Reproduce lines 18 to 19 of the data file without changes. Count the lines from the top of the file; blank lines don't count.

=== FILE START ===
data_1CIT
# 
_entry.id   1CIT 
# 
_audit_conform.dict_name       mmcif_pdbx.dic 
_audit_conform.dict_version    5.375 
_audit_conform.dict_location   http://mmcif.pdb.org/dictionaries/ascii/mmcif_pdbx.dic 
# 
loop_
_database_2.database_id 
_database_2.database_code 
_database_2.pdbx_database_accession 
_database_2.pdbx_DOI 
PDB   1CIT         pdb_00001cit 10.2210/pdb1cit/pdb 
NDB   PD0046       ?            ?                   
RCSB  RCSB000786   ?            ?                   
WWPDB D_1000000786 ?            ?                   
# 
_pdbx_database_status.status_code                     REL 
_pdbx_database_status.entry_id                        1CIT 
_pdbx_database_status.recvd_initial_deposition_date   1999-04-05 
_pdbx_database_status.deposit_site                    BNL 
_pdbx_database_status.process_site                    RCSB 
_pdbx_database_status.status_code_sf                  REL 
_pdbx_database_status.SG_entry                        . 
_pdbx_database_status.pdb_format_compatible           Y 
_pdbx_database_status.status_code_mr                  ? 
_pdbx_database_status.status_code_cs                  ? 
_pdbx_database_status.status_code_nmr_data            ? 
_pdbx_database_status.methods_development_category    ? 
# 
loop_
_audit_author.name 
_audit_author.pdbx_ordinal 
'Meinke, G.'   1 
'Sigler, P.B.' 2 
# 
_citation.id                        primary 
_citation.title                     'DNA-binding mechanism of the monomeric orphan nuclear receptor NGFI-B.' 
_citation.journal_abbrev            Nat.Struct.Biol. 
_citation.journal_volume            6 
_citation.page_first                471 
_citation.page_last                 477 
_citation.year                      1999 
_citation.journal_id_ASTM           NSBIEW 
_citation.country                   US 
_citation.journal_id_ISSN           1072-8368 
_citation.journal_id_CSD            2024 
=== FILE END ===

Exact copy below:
# 
_pdbx_database_status.status_code                     REL 